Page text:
Title:
Flexible optical cabling
Kind Code:
A1


Abstract:
The present invention relates to an arrangement and a method for flexible installation of an optical patch cable PC1 in a telecommunication station TS between equipment AE4, AE7 in the station. The arrangement comprises a micro duct 1 for guidance of the patch cable. The duct have duct end openings E4, E7 related to the equipment.



Inventors:
Serrander, Roland Hans (Stockholm, SE)
Locurzio, Peter (Hudiksvall, SE)
Application Number:
10/538975
Publication Date:
04/06/2006
Filing Date:
12/19/2002
Primary Class:
Other Classes:
385/100
International Classes:
G02B6/00; G02B6/44; H02G3/04
View Patent Images:
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Primary Examiner:
WOOD, KEVIN S
Attorney, Agent or Firm:
ERICSSON INC. (6300 LEGACY DRIVE M/S EVR 1-C-11, PLANO, TX, 75024, US)
Claims:
1. 1-6. (canceled)

7. An apparatus for flexible installation of an optical patch cable in a telecommunication station between equipment in the station, said apparatus comprising: a micro duct for guidance of the patch cable, the duct having duct end openings related to the equipment, the end openings being adapted to receive the patch cable for insertion into the micro duct.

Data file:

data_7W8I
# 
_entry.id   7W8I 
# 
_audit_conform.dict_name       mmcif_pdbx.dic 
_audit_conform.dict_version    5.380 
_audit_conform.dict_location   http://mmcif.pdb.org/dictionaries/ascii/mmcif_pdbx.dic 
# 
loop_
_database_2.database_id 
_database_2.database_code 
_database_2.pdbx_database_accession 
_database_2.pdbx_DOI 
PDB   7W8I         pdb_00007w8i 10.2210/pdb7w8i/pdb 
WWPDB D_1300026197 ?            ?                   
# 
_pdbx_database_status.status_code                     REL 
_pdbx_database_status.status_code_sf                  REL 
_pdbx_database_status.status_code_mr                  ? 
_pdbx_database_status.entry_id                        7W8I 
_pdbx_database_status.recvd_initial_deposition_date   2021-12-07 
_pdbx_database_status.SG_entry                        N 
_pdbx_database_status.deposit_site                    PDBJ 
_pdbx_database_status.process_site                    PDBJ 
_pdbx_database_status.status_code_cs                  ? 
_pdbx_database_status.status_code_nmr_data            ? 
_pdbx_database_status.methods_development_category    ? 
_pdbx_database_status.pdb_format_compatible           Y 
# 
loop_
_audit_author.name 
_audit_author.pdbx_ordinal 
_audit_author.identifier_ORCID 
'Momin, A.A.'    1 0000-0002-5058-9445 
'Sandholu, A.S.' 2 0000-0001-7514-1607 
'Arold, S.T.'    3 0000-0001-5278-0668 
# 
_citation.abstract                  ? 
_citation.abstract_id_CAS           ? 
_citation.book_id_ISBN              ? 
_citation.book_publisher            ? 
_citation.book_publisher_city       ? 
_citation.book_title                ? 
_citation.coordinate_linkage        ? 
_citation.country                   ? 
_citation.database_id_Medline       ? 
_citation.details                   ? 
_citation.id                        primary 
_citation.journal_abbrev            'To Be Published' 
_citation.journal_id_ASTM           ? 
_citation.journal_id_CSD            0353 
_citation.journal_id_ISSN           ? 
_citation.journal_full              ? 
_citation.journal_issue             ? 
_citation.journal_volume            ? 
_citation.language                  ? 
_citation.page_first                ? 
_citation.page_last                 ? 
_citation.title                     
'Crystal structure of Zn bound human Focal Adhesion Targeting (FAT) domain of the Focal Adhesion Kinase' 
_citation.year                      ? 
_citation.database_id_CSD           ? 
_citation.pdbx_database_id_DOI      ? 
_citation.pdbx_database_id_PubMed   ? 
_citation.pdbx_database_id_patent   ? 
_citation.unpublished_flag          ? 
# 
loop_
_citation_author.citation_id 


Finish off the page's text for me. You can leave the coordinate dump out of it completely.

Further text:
8. The apparatus recited in claim 7, further comprising: means for feeding the patch cable through the duct; means for adjusting the patch cable length between the equipment; and, means for assembling a connector to at least one end of the patch cable.

9. The apparatus recited in claim 7, wherein the duct comprises spliced duct parts.

10. The apparatus recited in claim 7, wherein the duct comprises more than two end openings.

11. A method for flexible installation of an optical patch cable in a telecommunication station between equipment in the station, said method comprising the steps of: installing a micro duct in the telecommunication station, the duct being installed with duct end openings related to the equipment; inserting a patch cable into the micro duct through one of the end openings; feeding the patch cable through the duct and through another one of the end openings; adjusting the patch cable length between the equipment; and, assembling a connector to at least one end of the patch cable.

12. The method recited in claim 11, wherein the duct is guided through a cabinet wall entrance in the telecommunication station.

Description:

TECHNICAL FIELD OF THE INVENTION